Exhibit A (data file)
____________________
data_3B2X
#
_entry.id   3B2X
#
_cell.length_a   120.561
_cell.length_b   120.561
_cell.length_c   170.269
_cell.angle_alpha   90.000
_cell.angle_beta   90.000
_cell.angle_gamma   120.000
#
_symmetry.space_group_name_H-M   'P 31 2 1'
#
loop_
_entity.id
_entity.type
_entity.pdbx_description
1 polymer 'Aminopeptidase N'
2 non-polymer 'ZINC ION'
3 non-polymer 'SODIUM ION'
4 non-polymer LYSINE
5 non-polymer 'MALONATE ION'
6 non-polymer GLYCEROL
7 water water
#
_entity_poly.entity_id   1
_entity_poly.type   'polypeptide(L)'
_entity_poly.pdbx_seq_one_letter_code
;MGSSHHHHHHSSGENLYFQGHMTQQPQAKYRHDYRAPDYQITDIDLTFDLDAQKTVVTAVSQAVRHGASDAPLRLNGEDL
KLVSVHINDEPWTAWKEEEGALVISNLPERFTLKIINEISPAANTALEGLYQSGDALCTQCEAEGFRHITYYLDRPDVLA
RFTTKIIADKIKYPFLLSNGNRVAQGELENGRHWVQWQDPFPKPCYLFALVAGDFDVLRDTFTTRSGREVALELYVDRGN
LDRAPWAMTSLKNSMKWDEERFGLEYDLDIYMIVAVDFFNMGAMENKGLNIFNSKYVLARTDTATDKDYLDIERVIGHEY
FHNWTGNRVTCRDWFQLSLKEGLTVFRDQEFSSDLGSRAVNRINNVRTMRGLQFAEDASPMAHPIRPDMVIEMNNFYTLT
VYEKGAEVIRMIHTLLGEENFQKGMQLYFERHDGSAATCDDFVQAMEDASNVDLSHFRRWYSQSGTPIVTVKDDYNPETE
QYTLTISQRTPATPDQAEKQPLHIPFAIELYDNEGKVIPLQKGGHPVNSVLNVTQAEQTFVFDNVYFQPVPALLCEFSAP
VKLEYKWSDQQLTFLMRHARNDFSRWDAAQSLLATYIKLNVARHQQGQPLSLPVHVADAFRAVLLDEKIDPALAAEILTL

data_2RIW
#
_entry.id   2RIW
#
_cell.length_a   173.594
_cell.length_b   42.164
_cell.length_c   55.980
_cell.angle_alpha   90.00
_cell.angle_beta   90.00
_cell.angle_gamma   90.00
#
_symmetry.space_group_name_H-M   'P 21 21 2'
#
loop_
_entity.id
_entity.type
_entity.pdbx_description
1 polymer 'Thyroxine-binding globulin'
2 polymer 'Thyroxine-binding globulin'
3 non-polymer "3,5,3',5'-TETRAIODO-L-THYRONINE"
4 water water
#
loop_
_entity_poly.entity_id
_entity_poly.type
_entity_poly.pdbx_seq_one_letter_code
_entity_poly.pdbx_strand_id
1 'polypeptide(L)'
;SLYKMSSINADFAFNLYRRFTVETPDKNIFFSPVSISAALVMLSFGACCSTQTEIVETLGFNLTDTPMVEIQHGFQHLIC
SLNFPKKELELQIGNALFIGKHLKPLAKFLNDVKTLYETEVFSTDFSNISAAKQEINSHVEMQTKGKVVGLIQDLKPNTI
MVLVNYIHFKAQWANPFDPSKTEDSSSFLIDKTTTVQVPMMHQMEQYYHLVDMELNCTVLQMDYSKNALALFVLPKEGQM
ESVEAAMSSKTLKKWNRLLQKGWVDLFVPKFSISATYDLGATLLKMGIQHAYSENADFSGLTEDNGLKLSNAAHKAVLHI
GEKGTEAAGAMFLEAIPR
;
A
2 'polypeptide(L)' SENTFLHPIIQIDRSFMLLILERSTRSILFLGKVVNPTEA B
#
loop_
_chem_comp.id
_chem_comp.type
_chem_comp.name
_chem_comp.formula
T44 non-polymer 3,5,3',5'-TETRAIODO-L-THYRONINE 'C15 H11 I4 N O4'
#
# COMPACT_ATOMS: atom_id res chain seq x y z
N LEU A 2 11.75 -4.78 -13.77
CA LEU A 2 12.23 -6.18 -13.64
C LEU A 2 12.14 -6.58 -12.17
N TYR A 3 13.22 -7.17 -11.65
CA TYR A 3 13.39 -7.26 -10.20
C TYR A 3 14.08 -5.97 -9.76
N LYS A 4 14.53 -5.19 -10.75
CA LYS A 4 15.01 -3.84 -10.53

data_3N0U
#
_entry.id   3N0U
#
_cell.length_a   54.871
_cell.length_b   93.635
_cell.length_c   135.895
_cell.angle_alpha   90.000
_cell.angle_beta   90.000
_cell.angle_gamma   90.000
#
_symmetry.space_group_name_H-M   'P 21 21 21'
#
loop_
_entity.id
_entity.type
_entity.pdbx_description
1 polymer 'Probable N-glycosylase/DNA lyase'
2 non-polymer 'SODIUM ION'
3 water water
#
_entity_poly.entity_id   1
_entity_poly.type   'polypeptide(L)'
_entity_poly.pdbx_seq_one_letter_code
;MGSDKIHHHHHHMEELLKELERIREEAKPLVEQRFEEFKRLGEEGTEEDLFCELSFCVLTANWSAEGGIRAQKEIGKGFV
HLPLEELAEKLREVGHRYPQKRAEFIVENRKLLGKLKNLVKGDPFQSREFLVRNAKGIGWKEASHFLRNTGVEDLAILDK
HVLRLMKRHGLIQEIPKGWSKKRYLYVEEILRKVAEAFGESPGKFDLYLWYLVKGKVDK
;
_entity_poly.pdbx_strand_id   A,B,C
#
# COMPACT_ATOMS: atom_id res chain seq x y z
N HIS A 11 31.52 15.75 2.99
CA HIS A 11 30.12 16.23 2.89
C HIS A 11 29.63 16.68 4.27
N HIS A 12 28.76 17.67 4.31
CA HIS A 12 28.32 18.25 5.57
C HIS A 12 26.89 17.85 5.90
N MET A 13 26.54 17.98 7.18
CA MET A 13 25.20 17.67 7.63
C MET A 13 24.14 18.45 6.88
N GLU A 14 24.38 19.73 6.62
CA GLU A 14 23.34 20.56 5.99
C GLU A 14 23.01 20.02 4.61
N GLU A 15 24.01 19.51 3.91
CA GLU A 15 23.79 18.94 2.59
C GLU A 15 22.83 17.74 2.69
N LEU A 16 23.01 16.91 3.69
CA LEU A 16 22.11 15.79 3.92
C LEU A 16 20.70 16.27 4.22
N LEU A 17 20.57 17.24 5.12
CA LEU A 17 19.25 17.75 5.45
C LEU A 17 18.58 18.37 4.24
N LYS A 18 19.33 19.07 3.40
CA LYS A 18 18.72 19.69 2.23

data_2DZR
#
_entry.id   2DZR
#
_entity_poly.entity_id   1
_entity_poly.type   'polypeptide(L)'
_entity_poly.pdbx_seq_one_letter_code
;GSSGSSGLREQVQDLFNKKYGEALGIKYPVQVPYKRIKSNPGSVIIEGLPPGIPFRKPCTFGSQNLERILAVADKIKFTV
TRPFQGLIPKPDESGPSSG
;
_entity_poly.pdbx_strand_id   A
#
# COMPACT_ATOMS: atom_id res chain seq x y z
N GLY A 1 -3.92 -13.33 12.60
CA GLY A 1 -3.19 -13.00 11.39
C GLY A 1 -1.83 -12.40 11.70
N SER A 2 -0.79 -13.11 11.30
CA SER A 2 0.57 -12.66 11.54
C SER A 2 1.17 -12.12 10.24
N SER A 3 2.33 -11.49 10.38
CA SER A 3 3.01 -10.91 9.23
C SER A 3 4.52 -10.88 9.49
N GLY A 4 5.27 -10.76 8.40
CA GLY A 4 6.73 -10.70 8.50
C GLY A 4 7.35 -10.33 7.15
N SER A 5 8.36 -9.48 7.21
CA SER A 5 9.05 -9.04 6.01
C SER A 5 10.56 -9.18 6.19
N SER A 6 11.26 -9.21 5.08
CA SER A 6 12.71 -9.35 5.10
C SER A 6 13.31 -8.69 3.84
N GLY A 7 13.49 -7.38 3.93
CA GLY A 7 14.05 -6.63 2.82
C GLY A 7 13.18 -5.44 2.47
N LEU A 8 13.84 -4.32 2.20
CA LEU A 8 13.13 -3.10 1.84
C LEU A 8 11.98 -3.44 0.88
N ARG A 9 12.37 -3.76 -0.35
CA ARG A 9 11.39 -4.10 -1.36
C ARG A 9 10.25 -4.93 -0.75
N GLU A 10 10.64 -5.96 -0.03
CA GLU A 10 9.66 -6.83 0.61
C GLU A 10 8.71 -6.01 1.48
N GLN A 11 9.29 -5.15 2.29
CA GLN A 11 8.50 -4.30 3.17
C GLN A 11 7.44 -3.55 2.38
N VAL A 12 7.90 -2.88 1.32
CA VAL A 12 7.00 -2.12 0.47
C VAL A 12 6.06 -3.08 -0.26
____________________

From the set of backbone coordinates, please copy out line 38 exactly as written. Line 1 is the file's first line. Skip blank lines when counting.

#